DNA-dependent protein kinase interacts functionally with the RNA polymerase II complex recruited at the human immunodeficiency virus (HIV) long terminal repeat and plays an important role in HIV gene expression.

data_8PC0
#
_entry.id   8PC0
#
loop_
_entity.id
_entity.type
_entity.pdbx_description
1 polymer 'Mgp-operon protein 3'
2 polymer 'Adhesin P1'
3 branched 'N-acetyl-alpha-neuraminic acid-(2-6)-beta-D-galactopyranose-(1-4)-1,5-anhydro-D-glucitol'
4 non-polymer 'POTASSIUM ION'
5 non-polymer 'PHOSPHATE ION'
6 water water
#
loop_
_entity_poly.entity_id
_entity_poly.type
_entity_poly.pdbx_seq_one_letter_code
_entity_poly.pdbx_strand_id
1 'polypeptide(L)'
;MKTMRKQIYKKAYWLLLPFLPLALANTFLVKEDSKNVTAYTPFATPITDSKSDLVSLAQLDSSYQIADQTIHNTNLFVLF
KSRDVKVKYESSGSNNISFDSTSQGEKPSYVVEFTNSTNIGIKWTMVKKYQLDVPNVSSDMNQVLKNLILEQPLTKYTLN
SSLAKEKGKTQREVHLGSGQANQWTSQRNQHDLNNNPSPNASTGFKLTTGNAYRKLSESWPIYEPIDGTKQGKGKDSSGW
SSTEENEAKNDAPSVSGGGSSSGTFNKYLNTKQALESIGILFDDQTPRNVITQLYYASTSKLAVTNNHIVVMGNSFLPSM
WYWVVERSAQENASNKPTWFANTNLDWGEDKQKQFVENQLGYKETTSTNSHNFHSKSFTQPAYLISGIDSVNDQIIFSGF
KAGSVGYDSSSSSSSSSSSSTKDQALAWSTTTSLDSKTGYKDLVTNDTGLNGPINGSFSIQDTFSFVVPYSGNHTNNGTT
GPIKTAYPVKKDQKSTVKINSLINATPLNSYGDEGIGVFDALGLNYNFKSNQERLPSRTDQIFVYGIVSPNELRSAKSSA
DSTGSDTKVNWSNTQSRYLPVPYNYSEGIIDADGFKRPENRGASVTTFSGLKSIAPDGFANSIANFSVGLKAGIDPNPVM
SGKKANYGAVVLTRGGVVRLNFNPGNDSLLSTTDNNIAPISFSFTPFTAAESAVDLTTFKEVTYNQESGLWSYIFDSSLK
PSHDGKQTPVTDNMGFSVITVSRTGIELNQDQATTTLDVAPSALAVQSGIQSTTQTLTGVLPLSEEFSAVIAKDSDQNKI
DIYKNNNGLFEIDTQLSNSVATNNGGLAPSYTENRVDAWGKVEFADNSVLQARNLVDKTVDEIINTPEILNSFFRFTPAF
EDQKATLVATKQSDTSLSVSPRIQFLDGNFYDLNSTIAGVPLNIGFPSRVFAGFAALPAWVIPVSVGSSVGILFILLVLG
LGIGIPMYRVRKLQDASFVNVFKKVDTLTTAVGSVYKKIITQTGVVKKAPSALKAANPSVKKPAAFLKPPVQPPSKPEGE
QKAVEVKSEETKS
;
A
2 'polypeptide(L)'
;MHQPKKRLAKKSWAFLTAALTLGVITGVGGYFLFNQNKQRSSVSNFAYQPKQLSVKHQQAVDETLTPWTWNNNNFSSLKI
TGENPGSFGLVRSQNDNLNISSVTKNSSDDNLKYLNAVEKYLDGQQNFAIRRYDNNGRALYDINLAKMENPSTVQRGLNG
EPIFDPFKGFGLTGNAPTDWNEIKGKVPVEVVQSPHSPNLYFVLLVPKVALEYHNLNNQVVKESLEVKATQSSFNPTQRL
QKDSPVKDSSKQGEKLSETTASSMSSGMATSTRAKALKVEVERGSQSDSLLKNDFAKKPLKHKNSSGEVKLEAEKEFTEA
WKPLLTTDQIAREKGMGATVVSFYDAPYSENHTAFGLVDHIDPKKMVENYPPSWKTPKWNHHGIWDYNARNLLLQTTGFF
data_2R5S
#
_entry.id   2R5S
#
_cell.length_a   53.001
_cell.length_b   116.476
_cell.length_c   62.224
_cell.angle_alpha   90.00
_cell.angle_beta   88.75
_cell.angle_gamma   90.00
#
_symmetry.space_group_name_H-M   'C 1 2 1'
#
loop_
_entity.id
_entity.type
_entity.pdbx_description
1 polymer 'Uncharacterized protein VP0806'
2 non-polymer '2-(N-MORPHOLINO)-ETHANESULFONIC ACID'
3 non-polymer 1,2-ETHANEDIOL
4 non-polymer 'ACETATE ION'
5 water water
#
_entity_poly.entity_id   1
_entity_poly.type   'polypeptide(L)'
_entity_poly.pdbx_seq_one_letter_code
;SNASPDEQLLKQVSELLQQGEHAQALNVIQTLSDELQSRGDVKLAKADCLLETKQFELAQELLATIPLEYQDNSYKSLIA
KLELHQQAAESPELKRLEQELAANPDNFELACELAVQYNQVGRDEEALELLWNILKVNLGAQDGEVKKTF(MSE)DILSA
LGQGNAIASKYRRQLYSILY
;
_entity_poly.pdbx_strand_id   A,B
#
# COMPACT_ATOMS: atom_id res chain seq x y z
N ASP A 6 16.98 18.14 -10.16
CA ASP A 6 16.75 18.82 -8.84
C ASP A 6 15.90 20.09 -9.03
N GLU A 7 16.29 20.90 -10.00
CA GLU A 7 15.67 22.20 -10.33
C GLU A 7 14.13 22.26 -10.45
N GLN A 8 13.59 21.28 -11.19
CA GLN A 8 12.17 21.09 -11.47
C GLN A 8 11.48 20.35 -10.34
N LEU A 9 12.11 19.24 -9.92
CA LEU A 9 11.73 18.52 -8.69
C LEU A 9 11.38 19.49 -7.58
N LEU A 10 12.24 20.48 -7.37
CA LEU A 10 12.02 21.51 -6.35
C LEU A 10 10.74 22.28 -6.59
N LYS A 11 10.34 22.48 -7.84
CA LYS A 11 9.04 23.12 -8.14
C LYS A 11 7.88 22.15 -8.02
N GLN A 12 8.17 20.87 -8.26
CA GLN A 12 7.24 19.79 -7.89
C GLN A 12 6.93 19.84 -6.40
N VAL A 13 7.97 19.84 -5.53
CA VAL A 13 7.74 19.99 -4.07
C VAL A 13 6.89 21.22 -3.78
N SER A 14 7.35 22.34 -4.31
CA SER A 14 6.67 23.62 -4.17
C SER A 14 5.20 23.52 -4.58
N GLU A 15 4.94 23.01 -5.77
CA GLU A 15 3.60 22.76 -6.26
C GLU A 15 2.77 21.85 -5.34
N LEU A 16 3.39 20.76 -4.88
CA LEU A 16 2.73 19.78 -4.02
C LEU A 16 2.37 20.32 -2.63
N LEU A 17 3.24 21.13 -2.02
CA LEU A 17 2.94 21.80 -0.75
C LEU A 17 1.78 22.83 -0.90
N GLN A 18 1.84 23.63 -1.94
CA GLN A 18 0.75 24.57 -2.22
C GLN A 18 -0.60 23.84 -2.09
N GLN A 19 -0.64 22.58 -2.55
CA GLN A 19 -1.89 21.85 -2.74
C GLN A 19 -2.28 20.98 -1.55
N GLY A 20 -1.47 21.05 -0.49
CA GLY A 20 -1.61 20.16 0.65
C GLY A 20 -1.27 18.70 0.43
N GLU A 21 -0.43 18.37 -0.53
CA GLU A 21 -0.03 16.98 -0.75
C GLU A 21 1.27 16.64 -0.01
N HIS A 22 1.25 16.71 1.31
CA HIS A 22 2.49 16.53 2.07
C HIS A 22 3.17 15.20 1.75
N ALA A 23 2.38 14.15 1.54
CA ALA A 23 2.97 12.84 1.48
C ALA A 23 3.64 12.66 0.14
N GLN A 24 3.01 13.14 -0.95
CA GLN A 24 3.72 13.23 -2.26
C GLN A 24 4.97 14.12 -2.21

DNA-dependent protein kinase (DNA-PK), a nuclear protein kinase that specifically requires association with DNA for its kinase activity, plays important roles in the regulation of different DNA transactions, including transcription, replication and DNA repair, as well as in the maintenance of telomeres. Due to its large size, DNA-PK is also known to facilitate the activities of other factors by providing the docking platform at their site of action. In this study, by running several chromatin immunoprecipitation assays, we demonstrate the parallel distribution of DNA-PK with RNA polymerase II (RNAP II) along the human immunodeficiency virus (HIV) provirus before and after activation with tumour necrosis factor alpha. The association between DNA-PK and RNAP II is also long-lasting, at least for up to 4 h (the duration analysed in this study). Knockdown of endogenous DNA-PK using specific small hairpin RNAs expressed from lentiviral vectors resulted in significant reduction in HIV gene expression and replication, demonstrating the importance of DNA-PK for HIV gene expression. Sequence analysis of the HIV-1 Tat protein revealed three potential target sites for phosphorylation by DNA-PK and, by using kinase assays, we confirmed that Tat is an effective substrate of DNA-PK. Through peptide mapping, we found that two of these three potential phosphorylation sites are recognized and phosphorylated by DNA-PK. Mutational studies on the DNA-PK target sites of Tat further demonstrated the functional significance of the Tat-DNA-PK interaction. Thus, overall our results clearly demonstrate the functional interaction between DNA-PK and RNAP II during HIV transcription.
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